Two things about democracy. First is that everyone loses a bunch of elections. Primaries and generals and referenda and ballot questions and recalls. In every election there are a bunch of people—not quite half, but sometimes close to it—who voted for one side and have to live with the other. George Santayana, philosophy’s most overrated Spaniard, said that democracy only seems to work because everybody mostly agrees about everything they think is important, and then they don’t care very much about the stuff they do disagree on, so they can stand to lose elections. Other people claim that democracy works because people are surprisingly optimistic and patient, figuring that losing a particular election or three is a temporary setback which they are willing to live through because their correct ideas will eventually win out. My own opinion is that it is enough if we all believe in democracy. It is enough if we all think that democracy is more important than whatever else we disagree on. If we would rather lose an election than lose democracy; if the idea of having a benevolent dictator enforce the policies we really do think are superior fills us with outrage. Whatever notion you want to take up, if you want to participate in self-government, you’re going to have to find a way to live with losing a bunch of elections.

Second is this: whatever way you find to deal with losing a bunch of elections while still participating? It’s good. Whatever way other people find? That’s good, too. The point of democratic self-government—working toward becoming an equal and free people capable of self-government at every level—is that you don’t get to decide for other people where they draw those lines. If a Bernie Sanders supporter decides that their policy preferences would be best met by declaring they will vote Blue no matter what, or that they will vote Green this time, or that they will spoil a ballot by writing in Bernie Sanders, or ignoring the top line and working on the local races? That’s their call. Oh, you should (if you are such a supporter talking with other such) advocate for your preference. But if the whole Bernie Sanders movement were to react the same way—even the way that seems to me best—that would not be good. Not for democracy, not for real participation in self-government.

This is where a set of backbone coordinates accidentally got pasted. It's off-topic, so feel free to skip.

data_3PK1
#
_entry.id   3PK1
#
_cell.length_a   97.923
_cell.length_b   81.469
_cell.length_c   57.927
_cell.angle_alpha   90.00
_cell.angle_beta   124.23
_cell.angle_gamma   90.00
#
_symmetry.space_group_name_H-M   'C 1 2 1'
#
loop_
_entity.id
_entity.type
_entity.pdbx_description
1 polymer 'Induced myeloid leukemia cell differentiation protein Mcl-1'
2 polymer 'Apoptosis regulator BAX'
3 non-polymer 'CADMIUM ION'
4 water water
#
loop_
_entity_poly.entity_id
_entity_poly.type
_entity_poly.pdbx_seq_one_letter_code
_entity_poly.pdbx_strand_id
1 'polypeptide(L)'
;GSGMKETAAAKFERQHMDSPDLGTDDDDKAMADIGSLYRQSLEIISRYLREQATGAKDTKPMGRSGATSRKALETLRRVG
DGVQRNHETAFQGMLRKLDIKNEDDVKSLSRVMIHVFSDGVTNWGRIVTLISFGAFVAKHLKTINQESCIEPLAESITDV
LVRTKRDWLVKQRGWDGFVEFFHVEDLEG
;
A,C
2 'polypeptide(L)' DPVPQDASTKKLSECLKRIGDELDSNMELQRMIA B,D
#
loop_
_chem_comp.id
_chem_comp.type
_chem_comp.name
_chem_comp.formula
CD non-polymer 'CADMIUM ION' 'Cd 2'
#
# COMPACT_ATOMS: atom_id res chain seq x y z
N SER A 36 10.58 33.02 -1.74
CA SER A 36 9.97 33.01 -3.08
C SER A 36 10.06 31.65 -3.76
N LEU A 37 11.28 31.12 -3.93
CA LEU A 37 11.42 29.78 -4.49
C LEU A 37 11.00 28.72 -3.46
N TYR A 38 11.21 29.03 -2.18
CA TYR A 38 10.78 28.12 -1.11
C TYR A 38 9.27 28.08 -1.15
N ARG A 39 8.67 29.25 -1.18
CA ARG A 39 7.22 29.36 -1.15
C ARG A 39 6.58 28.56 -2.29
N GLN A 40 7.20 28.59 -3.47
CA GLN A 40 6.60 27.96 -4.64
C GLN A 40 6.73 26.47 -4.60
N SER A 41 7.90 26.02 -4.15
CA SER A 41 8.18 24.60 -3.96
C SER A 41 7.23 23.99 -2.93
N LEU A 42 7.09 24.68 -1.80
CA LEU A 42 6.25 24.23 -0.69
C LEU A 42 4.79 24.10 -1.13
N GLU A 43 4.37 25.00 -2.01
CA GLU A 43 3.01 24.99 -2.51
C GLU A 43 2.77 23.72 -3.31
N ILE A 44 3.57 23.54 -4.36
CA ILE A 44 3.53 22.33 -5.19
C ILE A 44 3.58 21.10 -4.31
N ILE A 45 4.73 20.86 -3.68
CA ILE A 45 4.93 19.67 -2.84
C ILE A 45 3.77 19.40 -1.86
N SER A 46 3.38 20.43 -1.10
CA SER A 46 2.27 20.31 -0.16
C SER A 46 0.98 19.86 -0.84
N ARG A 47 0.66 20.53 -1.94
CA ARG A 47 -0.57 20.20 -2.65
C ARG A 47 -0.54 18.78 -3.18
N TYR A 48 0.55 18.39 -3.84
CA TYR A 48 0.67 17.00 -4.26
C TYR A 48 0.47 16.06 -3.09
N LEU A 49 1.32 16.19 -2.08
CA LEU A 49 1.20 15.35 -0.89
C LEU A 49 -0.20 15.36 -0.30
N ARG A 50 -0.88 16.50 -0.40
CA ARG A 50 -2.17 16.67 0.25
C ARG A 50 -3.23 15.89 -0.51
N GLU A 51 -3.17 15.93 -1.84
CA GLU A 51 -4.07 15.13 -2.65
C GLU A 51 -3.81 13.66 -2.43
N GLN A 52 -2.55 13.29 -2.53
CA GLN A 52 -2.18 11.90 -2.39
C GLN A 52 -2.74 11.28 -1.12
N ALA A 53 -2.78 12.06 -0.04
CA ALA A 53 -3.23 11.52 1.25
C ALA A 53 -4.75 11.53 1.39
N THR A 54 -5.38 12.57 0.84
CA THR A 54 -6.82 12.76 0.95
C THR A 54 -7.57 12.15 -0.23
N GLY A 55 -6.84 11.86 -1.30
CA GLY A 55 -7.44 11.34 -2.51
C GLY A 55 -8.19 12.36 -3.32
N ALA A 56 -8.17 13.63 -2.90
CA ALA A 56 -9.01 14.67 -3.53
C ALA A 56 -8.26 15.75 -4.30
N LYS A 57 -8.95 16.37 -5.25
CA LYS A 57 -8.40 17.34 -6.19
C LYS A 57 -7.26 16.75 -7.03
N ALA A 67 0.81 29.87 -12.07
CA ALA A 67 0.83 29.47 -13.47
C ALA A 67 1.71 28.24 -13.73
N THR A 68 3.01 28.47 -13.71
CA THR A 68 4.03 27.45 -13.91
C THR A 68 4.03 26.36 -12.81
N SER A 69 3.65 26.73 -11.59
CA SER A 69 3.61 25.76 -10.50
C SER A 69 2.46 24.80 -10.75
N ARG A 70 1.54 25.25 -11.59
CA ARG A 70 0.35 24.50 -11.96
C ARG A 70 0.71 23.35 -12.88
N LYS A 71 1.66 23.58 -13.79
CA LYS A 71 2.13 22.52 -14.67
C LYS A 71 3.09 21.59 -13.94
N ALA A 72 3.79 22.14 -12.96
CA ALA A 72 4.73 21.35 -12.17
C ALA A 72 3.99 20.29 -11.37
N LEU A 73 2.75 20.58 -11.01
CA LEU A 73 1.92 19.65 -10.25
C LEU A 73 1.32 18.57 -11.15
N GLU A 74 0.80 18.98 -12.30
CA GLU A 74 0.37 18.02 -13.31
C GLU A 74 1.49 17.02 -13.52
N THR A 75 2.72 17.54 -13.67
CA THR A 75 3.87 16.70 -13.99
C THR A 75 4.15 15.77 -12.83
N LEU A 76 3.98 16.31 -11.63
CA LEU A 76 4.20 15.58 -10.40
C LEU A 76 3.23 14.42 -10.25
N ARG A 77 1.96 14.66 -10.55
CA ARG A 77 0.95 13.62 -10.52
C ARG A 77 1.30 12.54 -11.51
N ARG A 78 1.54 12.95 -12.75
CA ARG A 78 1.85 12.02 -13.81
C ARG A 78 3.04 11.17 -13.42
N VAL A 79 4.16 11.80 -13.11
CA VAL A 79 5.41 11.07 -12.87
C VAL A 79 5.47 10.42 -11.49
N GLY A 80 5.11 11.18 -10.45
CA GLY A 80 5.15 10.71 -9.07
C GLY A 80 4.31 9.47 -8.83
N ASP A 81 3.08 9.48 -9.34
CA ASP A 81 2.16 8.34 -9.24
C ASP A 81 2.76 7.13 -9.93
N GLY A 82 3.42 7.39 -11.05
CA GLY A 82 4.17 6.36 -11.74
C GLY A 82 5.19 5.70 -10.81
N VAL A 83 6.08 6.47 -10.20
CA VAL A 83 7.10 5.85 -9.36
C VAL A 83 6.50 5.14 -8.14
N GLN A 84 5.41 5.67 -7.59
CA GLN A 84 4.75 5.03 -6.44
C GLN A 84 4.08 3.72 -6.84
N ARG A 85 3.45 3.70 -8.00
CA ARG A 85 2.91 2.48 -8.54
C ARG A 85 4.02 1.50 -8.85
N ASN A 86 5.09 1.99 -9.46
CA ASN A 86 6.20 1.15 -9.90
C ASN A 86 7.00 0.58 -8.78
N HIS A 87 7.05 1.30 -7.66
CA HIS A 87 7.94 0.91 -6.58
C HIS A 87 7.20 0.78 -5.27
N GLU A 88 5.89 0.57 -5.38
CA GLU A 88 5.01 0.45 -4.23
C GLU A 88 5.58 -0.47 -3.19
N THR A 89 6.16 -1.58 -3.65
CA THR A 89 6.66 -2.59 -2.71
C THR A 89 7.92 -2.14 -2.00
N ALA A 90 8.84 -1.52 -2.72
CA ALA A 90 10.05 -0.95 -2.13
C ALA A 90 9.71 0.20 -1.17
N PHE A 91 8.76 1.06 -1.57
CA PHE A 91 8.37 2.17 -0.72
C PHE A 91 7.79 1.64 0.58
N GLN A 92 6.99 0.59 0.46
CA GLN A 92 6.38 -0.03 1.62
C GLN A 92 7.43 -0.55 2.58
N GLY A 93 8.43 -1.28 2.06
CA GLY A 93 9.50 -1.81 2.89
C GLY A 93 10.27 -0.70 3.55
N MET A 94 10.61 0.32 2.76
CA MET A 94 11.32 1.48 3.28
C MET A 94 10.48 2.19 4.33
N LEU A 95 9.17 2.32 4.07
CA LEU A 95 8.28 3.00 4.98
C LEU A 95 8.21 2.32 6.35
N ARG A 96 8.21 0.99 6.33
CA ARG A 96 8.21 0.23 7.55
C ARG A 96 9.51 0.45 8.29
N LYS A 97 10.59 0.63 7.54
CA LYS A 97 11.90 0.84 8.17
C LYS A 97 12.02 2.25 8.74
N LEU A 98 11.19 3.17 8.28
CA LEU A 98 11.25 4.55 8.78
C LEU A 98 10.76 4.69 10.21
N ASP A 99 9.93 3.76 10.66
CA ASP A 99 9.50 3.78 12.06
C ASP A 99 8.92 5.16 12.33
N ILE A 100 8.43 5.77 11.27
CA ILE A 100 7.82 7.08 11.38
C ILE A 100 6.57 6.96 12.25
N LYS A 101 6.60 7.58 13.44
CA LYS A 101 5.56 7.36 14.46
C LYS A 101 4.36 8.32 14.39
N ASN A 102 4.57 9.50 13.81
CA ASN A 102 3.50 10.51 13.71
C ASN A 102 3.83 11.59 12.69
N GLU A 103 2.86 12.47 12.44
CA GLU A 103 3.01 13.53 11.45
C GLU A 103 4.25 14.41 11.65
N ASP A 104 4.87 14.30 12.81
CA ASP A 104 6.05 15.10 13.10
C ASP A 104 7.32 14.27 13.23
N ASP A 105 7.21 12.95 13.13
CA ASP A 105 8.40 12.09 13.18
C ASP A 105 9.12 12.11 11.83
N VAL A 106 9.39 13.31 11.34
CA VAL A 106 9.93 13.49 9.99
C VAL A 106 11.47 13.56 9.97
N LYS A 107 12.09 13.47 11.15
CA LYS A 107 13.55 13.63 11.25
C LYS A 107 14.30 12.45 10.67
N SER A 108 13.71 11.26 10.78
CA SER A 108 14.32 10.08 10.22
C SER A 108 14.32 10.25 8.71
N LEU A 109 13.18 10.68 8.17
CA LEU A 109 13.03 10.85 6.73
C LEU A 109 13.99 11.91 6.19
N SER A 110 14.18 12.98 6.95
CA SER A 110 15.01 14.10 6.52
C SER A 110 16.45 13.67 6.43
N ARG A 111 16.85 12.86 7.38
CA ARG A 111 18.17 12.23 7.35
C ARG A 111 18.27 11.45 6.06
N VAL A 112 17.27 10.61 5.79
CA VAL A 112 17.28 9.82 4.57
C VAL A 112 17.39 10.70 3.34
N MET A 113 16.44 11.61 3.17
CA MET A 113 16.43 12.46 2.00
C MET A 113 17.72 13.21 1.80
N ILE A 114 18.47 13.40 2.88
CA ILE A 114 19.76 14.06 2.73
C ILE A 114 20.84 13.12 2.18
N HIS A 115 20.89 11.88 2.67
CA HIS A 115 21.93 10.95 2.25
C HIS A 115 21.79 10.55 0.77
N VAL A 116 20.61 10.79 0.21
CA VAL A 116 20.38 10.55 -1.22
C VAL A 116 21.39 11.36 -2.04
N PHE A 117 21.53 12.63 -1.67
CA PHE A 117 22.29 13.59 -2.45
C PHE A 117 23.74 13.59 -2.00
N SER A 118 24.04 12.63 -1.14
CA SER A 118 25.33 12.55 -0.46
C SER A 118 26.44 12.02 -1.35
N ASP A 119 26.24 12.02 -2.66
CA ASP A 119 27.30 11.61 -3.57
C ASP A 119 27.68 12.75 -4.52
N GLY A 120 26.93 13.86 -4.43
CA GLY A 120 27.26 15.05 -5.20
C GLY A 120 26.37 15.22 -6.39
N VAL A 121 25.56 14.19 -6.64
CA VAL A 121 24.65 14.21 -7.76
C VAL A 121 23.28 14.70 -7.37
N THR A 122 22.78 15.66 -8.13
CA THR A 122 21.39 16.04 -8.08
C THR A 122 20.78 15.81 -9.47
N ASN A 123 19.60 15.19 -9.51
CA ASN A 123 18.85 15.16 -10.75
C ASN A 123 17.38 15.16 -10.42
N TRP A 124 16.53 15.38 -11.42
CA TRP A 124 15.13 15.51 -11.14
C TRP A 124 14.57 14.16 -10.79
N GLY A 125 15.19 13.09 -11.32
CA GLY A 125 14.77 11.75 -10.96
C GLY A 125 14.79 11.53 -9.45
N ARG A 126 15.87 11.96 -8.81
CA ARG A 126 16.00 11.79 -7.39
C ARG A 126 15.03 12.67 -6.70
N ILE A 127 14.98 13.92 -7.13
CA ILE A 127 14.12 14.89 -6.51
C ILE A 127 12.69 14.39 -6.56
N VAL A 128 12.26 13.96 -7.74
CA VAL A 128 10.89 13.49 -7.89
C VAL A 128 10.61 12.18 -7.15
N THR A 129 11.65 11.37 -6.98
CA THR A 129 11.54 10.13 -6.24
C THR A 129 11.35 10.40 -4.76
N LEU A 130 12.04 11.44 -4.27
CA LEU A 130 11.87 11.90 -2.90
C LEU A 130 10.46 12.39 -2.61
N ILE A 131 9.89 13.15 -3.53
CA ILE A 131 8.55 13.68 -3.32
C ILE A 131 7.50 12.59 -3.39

Who decides? That’s a great question about almost every aspect of democracy. Who decides the names on the ballot in November? Who decides primary or caucus, open or closed, early or late? Who decides whether a candidate should drop out or keep challenging? Who decides whether a movement should come in to the big tent or stay outside? And the answer, generally, is not you. Or rather, you get to decide for you. You can (and should) attempt to persuade your friends and neighbors and compatriots. You can work with the groups you are part of, but even for those groups, you need to be one voice in them. You can rejoice that the group is responding to everyone in it, not just you… or decide that the group’s path has gone too far astray, dissociate yourself from the group and join another. You need to decide that for you; don’t let me or anyone do it for you.

My first primary disappointment as a voter was Senator Paul Simon—I have had plenty of time to wrestle with what to do when My Party passes over an inspiring figure to nominate someone I find somewhere between uninspiring and a train wreck. The struggle is not new to me (nor, and this really is a digression, do I find it at all difficult to support Hillary Clinton’s candidacy, which I find much more compelling than I did Michael Dukakis, or for that matter Bill Clinton (I was a Harkin supporter) or John Kerry; I remain perplexed by the strength of progressive antipathy to her) and I have to admit I have been unsympathetic to Bernie-or-Bust. But it hadn’t occurred to me how many of those voters were trying to draw that line for the first time. Good luck to y’all, I say; keep your eyes on the prize.

Tolerabimus quod tolerare debemus,